Reham Reda 0 1 Adel Nofal 0 1 Abdel-Hamid Hussein 0 1 0 A.-H. Hussein Faculty of Engineering, Cairo University , Giza, Egypt 1 R. Reda (&) A. Nofal Central Metallurgical R&D Institute , P.O. Box 87, Helwan, Egypt The effect of single and duplex stage heat treatment on the microstructure and mechanical properties of cast Ti-6Al-4V alloy was studied. The single stage heat treatment (SSHT) involved solution annealing at 935 C for 10 min followed by water quenching, while the duplex stage heat treatment (DSHT) involved solution annealing at 935 C for 10 min, furnace cooling to 600 and 700 C, followed by isothermal holding for 30 min and subsequent water quenching. The properties characterization was conducted using microstructure investigation along with tensile, hardness, and Charpy impact tests. The impact fracture surfaces were observed using Scanning Electron Microscope. After SSHT, an increase in the tensile strength and hardness at the expense of the tensile elongation and impact toughness was recorded as compared with the as-cast alloy. This is attributed to the formation of a brittle a0 martensite phase in the microstructure after quenching from 935 C. On the other hand, DSHT enhances the percent elongation and impact toughness over the as-cast alloy and SSHT. The formation of a0 martensite-free microstructure as well as controlling the composition of the different microstructural constituents during DSHT optimizes the mechanical properties. - The requirements for outstanding mechanical properties can justify the growing use of Ti-alloys in applications such as the aerospace, automotive, medical, marine, chemical industries, and sporting goods sectors [18]. Due to the significant raw-material costs, the manufacture of near net-shape of Ti-alloy components is an attractive field. Casting technologies enable manufacturing of complex shapes and large parts [13, 5, 8], such as: cast frames for aircraft engines, compressor casings, cast fan frames, exhaust gas pipes of auxiliary gas turbines, connecting rods, intake and outlet valves, and rim screws. Titanium castings have been used also in biomedical and dental applications, e.g., cast hip joint stems as well as for crowns and bridges. Heat treatment is used for improving the properties of the casting parts through microstructural control. The properties of Ti-alloys can be significantly changed through processing as well as heat treatment [1, 4, 6, 812]. The most commonly used Ti-alloy is the two phase (a ? b) alloy, Ti6Al4V. The existence of the a/b transformation means that a variety of microstructures and property combinations can be achieved in the alloy through heat treatment, thus permitting the adaptation of properties to specific applications [8, 9]. For example, solution treatment in b or at high temperature in a ? b range, followed by aging for long periods, increases tensile strength and hardness at the expense of tensile elongation and impact toughness [1, 8]. After such heat treatment, the alloy shows brittle failure when subject to impact. On the other hand, annealing at low temperature in a ? b range for long time followed by furnace or air cooling enhances the tensile elongation and impact toughness at the expense of tensile strength and hardness [12]. Therefore, the objective of this work is to examine the effect of different heat treatment cycles, aiming at optimizing the mechanical properties in order to improve the performance of the Ti6Al4V-casting parts in their applications. This aim was achieved through conducting a number of heat treatment cycles and characterizing the properties of the alloy after these treatments using microstructural investigation in addition to tensile, hardness, and Charpy impact tests. The fracture surfaces of the impact specimens were also investigated. Experimental Work The material used in this study was cast Ti6Al4V alloy. The chemical composition of the studied alloy is shown in Table 1. Heat treatment cycles conducted throughout this study are shown in Fig. 1. The single stage heat treatment (SSHT) involved heating the samples to 935 C, and isothermal holding for 10 min, followed by water quenching. The duplex stage heat treatment cycles (DSHT) involved furnace cooling from 935 C, after 10 min holding, to 600 and 700 C followed by isothermal holding for 30 min, before water quenching down to room temperature. Computerized furnace with a controlled atmosphere was used Table 1 Chemical composition of the studied alloy for heat treatment. Heat treatments were carried out in an argon environment at a flow rate of 200 CFH and 1 bar. The as-cast and heat-treated specimens were prepared by standard metallographic techniques, which consist of polishing and etching in an etchant composed of 10% HNO3, 5% HF, and 85% distilled water. After etching, the specimens were examined with an optical microscope and using backscattered electron imaging in a scanning electron microscope along with energy-dispersive spectrometry (EDS) to analyze the different phases. X-ray diffraction analysis with CuKa radiation as well as image analysis was used for quantitative measurement of the volume fraction of the different phases. After heat treatment and prior to mechanical testing, specimens were hand-ground progressively to achieve a smooth surface. The surface oxide layer formed during the heat treatments was completely removed by polishing. Tensile specimens were prepared in accordance with ASTM E8, with a specimen length of 130 mm, gage length of 30 mm, and gage diameter of 6 mm. Uniaxial tensile tests were carried out at room temperature at a strain rate of 0.5 mm/min. Standard Charpy V-notch impact specimens were prepared in accordance with ASTM E23 standard specifications. Charpy impact tests were done using a 150-J capacity machine at room temperature. 5 9 9 55 mm3 Charpy Fig. 1 Single and duplex stage heat treatment cycles specimens with a 45 V notch and 2 mm deep with a 0.25mm root radius were used. After impact testing, fracture surfaces of the notched specimens were carefully observed by scanning electron microscope (SEM) to investigate the fracture mode and crack propagation behavior. The average bulk Vickers hardness (Hv30) of the specimens was measured using an applied load of 30 kg, loading time of 15 s and 100 lm/s indenter speed, according to ASTM E92. Six readings were taken on each sample and the average of them is reported. Results and Discussion Microstructural Investigation Microstructure of the as-cast Ti6Al4V alloy is shown in Fig. 2. The bright regions in the optical micrograph (Fig. 2a) correspond to a-phase, forming a typical Widmansttaten structure, whereas thin dark regions between Fig. 2 Microstructure of the as-cast Ti6Al4V alloy: (a) optical micrograph shows thin areas of dark b-phase between bright lamellae a-phase (9200); and (b) backscattered SEM image; light and dark regions are b- and a-phases, respectively Table 2 Volume fractions (%) of the different phases Fig. 3 Microstructure of Ti6Al4V alloy after SSHT: (a) optical micrograph shows a microstructure consisting of bright a-phase, gray b-phase, and black a0-martensite phase (9200), and (b) backscattered SEM image reveals the acicular morphology of a0-martensite phase along with bright retained b- in a-phase matrix a-plates are b-phase. In the Widmanstatten microstructure, a-phase is formed along prior b-grain boundaries, and colonies of lath-type b and a lamellar structure are present inside prior b grains. In the backscattered SEM image (Fig. 2b), the bright areas represent b-phase and the dark regions are a-phase. b-Phase was measured by XRD to be 10%, as presented in Table 2. The a ? b transformation temperature for Ti6Al4V alloy used in this study was determined to be 987 C using heat-flux differential scanning calorimetry (DSC). This result is in agreement with previous data [1, 4, 6, 8, 11]. The microstructure of Ti6Al4V alloy after single stage heat treatment (SSHT) from 935 C is shown in Fig. 3. Optical micrograph of the microstructure after SSHT (Fig. 3a) consists of a mixture of a0 martensite and b structures with a plates formed inside and at prior b-grain boundaries. Table 2 presents the volume fraction of the different phases after SSHT. Many authors [1, 8, 11] pointed out that the a-phase cannot be differentiated from a0 martensite phase by x-ray diffraction measurements because the inter-planar spacing in the two structures are nearly the same. Consequently, the obtained x-ray diffraction data can only confirm the presence of a stable b-phase in quantities high enough to be detected. Therefore, b-phase was determined using XRD analysis while the bright a-phase was measured using image analysis and the remained a0 martensite phase was a rough estimation of the supplement equal to 100. Backscattered SEM image of the alloy after SSHT (Fig. 3b) reveals the morphology of the acicular a0 martensite phase along with bright areas of the retained b-phase in a dark matrix of a-phase. The presence of a0 martensite phase after quenching from high temperature in a ? b range is widely reported by several authors [14, 6, 8, 11]. Microstructures after duplex stage heat treatment (DSHT) at 600 and 700 C are shown in Fig. 4. In these conditions, the microstructure consists of a and b-phases. The microstructure after DSHT appears more homogenous compared with the as-cast condition. There is no a0 martensite phase formed after DSHT. Controlled cooling followed by isothermal holding at low temperature promotes the growth of a plates, thus enriching the b phase with b stabilizers. The enriched b-phase has a lower beta-transus (Ms) temperature and, hence, a lower tendency to transform to a0 so b-phase remains at room temperature as retained b [13]. The microstructure after DSHT at 600 C (Fig. 4a) contains lower amounts of retained b-phase than at 700 C (Fig. 4b), as reported in Table 2. This is in agreement with previous results [2, 4, 11] which stated that as the solution treatment temperature in a ? b range decreases, the aphase fraction increases at the expense of b-phase. On the other hand, b-stabilizer concentration (V%) in b-phase Fig. 4 Optical micrographs of Ti6A14V alloy after DSHT at: (a) 600 C and (b) 700 C (9200) Table 3 Chemical composition (%) of a- and b-phases after DSHT Table 4 Mechanical properties of Ti6Al4V alloy Yield Strength (MPa) Impact toughness (J) increases with decreasing temperature. Table 3 presents the composition of a- and b-phases after DSHT. As illustrated, %V is higher after DSHT at 600 than at 700 C. Mechanical Properties The effect of different heat treatment cycles on the mechanical properties of Ti6Al4V alloys is presented in Table 4. The tensile strength increased after SSHT with a reduction in the tensile elongation compared with the as-cast alloy. This is attributed to the formation of a brittle a0 martensite phase after quenching from 935 C. After DSHT at 600 C, the tensile strength slightly decreases with an increase in the tensile elongation compared with the as-cast alloy, while DSHT at 700 C slightly increases the ultimate tensile strength as well as tensile elongation over the as-cast alloy. Improvement in the tensile elongation after DSHT is attributed to the formation of a martensite free homogenous microstructure. The increase in the ultimate tensile strength after DSHT at 700 C over 600 C is due to the higher volume fraction of retained b-phase at higher temperature, as presented in Table 2. This result is in agreement with Rhodes et al. [10] who stated that the presence of the retained b-phase in the microstructure of Ti6Al4V alloy improve its mechanical properties. Rhodes et al. [10] reported also that b-phase enhances the strength by solid solution strengthening by vanadium. Therefore, the main strengthening mechanism in DSHT conditions is the solid solution strengthening effect of b-phase. Yield strength value after DSHT at 700 C is lower than at 600 C in contrast to the increased value of ultimate tensile strength. This can be interpreted by the higher V content in b-phase after DSHT at 600 C over 700 C. Rhodes et al. [10] reported that the increase in V content of b-phase enhances the yield strength. Table 4 presents also the effect of SSHT and DSHT on the hardness values of Ti6Al4V alloy. The highest hardness value is associated with the formation of a0 martensite phase after SSHT. DSHT enhances the hardness values compared with the as-cast alloy. Hardness is higher after DSHT at 700 C than at 600 C. This is attributed to the higher volume fraction of b-phase at 700 C. b-Phase increases the hardness by solid solution strengthening effect of vanadium. The effect of SSHT and DSHT on the Charpy impact toughness is reported in Table 4. The impact toughness results change in the same trend as tensile elongation results. The impact toughness after SSHT decreases compared with as-cast alloy; as a result of formation of brittle a0 martensite phase after quenching from 935 C. On the other hand, the impact toughness increases after DSHT at 600 C and decreases after DSHT at 700 C. This is attributed to the lower volume fraction of the strengthening phase, i.e., the retained b-phase, at 600 C. Figure 5 shows SEM fractographs of some specimens after impact testing. The fracture surface of the as-cast microstructure (Fig. 5a) was a mixed mode fracture consisting primarily of ductile dimples with some cleavage fracture. Fig. 5 SEM micrographs reveal the fracture surface of Ti6A14V alloy: (a) cast alloy (b) SSHT; arrows refer to the microcracks, and (c) DSHT/600 C After SSHT, the amount of dimples decreased as compared with the as-cast structure, in addition to the presence of many microcracks (arrowed), as shown in Fig. 5b. This indicates that the brittle a0 martensite phase plays a role in the fracture behavior of SSHT samples. For the duplex condition (DSHT/600 C), the energy consumption is based on both the comparatively ductile behavior of the homogenous microstructure as well as crack deflection along and within the lamellar grains, see Fig. 5c. The fracture surface reveals more homogenous distribution of finer dimples after DSHT. The Widmanstatten structure has large colonies with a lamellar structure consisting of a-phase with strong b-phase, and these colonies have different lamellar directions. Crack branching and zigzaging occurred when cracks propagated, which increased resistance to crack propagation and increased the toughness, compared to the SSHT samples [13]. The effect of SSHT and DSHT on the mechanical properties of the as-cast Ti6Al4V alloy was studied. After SSHT, an increase in the tensile strength and hardness occurs at the expense of the tensile elongation and impact toughness compared with the as-cast alloy. This is attributed to formation of a brittle a0 martensite phase after quenching from 935 C. There is an improvement in the tensile elongation after DSHT over the as-cast alloy which may be attributed to the formation of homogenous microstructure free from brittle a0 martensite phase after quenching from low temperature (600 and 700 C). The increase in the ultimate tensile strength after DSHT at 700 C over 600 C is due to the higher volume fraction of retained b-phase at higher temperature that causes soli-strengthening effect. On the other hand, yield strength after DSHT is lower at 700 C than at 600 C; this is attributed to the higher V content of the strengthening phase at 600 C. DSHT enhances the hardness values. This indicates that higher fraction of retained b-phase after DSHT as compared with the as-cast alloy plays an important role in the alloy strengthening. Fracture surface of the as-cast microstructure show mixed mode of fracture. Lower amount of dimples along with many microcracks characterize the fracture surface after SSHT. After DSHT, the fracture surface reveals more homogenous distribution of finer dimples.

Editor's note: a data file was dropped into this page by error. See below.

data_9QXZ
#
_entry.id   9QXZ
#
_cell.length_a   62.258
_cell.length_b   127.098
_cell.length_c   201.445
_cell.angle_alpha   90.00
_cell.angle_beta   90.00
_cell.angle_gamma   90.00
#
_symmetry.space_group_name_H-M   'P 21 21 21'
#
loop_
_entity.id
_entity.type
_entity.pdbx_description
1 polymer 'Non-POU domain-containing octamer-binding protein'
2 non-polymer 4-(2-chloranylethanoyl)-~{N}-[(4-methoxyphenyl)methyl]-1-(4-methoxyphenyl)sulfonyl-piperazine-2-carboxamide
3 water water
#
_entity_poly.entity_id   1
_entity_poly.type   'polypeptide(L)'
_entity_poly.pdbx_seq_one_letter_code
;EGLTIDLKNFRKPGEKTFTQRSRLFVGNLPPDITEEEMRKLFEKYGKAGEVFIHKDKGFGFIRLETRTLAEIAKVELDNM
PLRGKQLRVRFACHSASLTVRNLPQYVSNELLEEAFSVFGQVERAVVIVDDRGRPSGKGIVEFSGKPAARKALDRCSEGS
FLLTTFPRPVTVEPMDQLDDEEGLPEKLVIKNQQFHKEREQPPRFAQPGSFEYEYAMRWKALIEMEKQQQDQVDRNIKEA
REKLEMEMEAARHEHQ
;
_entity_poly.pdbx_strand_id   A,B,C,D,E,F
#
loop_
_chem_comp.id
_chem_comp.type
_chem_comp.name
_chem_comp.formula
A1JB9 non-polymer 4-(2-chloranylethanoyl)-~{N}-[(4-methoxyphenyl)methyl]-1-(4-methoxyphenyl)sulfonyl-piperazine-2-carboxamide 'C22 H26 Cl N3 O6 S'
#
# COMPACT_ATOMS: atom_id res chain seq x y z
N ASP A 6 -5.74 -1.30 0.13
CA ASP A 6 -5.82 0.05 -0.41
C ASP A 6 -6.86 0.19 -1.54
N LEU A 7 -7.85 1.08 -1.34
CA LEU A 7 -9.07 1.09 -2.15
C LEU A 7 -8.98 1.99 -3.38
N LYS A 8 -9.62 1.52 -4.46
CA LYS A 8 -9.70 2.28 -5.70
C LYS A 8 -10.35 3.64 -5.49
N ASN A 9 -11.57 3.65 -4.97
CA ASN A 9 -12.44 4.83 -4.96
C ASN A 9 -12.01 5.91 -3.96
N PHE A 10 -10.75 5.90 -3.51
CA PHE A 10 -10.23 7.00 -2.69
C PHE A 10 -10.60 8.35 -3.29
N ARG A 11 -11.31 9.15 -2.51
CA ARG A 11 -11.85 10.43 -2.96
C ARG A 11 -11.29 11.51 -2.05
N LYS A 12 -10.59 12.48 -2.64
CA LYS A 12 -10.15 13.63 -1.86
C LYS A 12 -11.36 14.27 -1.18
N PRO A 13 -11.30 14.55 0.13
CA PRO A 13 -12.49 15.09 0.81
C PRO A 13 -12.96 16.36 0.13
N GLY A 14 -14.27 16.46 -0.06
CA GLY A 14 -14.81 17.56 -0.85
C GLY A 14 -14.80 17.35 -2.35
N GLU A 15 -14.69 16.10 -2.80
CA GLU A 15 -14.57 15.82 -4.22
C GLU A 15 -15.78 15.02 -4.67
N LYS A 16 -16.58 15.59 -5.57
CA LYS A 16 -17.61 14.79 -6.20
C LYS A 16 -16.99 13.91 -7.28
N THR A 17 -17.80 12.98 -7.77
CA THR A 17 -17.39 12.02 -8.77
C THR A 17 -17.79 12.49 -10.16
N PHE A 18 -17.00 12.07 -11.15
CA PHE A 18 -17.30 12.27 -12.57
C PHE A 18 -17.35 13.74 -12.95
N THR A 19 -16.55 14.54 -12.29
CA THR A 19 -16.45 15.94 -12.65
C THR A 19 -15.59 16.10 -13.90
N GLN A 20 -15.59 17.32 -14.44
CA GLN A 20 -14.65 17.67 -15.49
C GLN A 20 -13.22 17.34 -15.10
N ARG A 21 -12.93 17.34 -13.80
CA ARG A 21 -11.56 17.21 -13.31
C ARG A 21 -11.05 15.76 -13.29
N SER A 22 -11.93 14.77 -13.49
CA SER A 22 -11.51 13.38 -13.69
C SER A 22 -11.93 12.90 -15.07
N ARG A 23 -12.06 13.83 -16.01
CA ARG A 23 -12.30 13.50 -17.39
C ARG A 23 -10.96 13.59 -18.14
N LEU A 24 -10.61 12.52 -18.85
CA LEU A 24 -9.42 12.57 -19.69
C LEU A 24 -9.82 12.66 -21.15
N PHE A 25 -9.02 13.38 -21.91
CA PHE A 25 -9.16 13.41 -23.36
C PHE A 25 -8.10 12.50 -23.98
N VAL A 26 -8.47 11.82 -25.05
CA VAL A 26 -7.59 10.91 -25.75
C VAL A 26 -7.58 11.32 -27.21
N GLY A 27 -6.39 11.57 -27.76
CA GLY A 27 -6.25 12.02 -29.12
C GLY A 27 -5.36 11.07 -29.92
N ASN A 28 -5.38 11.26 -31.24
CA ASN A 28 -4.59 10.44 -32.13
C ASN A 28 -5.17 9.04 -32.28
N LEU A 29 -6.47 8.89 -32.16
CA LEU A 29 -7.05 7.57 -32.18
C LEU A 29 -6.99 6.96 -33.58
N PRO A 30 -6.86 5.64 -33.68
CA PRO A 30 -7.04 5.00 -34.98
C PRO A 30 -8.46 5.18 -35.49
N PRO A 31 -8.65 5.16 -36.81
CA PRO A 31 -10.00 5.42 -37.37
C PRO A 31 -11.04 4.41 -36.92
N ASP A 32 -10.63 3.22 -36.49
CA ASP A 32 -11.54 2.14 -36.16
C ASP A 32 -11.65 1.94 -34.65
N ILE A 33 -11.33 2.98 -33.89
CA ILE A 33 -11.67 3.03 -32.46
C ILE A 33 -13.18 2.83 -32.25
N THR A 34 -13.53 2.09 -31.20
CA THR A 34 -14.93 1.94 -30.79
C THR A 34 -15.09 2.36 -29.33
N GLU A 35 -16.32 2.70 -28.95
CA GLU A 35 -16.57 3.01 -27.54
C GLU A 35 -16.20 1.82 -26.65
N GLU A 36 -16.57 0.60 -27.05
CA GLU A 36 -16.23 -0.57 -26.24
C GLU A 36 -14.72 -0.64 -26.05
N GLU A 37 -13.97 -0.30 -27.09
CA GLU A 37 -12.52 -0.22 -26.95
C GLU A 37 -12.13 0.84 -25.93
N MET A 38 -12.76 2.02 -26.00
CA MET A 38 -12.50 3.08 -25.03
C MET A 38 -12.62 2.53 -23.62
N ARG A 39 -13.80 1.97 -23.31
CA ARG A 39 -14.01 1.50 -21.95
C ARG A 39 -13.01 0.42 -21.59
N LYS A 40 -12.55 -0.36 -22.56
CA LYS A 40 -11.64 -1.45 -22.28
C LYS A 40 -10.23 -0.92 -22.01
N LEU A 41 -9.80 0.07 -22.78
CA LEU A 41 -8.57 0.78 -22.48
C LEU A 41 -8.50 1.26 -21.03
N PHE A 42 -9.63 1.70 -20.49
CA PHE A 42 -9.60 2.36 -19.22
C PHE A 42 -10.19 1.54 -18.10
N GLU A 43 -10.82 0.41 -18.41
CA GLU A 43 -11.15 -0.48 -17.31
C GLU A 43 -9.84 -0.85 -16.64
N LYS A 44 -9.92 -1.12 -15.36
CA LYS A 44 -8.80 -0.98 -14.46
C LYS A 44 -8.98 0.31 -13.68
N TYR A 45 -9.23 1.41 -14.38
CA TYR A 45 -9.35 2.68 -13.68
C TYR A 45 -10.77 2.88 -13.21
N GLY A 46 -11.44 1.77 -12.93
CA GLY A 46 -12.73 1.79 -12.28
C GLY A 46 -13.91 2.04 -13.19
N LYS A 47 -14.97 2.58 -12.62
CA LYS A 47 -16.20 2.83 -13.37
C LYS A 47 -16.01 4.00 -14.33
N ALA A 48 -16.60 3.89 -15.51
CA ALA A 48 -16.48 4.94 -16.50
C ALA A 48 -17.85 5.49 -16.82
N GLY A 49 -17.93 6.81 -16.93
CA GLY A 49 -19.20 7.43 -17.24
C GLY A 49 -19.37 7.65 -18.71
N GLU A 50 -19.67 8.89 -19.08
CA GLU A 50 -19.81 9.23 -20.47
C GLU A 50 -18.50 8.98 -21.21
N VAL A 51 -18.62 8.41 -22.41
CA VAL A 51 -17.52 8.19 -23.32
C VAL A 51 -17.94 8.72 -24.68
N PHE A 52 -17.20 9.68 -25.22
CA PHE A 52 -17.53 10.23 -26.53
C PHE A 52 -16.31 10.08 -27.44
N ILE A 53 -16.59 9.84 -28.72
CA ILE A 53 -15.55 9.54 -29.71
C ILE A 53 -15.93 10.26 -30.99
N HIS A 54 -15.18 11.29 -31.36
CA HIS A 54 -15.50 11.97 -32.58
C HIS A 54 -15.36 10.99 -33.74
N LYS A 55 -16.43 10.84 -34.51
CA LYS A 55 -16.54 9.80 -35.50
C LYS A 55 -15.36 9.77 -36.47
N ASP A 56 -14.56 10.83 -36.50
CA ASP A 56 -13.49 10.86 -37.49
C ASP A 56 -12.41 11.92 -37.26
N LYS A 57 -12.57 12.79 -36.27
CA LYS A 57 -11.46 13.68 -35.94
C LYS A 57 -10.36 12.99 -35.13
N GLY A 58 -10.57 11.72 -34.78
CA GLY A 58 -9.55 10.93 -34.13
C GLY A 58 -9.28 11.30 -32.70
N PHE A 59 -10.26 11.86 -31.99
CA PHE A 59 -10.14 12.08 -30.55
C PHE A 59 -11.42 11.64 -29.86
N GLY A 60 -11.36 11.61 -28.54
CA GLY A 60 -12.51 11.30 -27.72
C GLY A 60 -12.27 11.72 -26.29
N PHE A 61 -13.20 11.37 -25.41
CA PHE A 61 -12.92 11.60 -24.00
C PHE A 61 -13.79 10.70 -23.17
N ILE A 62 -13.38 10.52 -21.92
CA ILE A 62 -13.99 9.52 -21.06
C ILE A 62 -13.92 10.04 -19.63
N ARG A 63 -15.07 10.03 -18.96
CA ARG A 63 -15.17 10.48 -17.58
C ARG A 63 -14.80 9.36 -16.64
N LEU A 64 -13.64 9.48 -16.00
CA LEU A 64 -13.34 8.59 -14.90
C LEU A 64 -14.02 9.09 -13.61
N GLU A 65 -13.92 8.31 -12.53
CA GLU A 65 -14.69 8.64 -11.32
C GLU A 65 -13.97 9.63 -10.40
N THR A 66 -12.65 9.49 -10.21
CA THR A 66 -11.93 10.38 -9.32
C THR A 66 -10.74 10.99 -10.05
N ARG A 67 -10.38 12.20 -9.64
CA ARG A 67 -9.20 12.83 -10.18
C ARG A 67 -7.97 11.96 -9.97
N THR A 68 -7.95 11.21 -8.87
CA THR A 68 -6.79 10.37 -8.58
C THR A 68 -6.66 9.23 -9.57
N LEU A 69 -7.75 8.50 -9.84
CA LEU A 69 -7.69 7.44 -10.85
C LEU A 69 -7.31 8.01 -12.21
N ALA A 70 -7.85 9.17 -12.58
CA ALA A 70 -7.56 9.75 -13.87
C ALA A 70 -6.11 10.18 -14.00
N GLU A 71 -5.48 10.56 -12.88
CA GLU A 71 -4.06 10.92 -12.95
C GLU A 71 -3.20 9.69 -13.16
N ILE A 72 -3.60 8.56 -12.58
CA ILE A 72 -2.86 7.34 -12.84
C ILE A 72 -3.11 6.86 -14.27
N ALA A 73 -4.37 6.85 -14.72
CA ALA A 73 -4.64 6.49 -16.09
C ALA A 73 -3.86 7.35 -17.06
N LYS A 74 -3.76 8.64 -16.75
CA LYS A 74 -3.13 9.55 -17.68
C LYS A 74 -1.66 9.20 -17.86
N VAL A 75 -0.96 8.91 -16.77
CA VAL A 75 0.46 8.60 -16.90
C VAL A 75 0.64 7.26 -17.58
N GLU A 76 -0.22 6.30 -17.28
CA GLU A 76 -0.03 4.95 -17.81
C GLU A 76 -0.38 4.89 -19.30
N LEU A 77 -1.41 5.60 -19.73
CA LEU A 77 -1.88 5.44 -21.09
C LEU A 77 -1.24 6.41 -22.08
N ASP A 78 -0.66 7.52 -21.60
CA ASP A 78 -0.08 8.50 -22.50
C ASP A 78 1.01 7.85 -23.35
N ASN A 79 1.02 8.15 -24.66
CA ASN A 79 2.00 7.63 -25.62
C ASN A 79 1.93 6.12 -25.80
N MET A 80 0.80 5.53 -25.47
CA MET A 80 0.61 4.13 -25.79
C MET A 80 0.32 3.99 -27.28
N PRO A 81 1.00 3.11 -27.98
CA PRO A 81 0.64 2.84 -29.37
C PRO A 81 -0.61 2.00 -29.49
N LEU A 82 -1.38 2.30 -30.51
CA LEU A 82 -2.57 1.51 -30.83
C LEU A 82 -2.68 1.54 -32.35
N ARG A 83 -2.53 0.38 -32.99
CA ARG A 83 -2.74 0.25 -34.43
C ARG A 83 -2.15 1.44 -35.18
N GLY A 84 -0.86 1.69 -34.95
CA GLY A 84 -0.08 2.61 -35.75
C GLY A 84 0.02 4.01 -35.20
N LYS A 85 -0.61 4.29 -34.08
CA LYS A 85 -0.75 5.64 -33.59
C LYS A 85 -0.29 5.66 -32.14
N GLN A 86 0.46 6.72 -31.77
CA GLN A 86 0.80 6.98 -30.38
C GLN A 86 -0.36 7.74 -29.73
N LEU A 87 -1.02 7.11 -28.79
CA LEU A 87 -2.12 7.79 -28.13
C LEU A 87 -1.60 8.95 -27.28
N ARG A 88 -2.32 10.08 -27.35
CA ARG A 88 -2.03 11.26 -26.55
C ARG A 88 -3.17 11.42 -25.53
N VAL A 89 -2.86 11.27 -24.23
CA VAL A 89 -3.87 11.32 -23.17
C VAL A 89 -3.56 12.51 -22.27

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Reham Reda, Adel Nofal, Abdel-Hamid Hussein. Effect of Single and Duplex Stage Heat Treatment on the Microstructure and Mechanical Properties of Cast Ti–6Al–4V Alloy, Metallography, Microstructure, and Analysis, 2013, 388-393, DOI: 10.1007/s13632-013-0103-7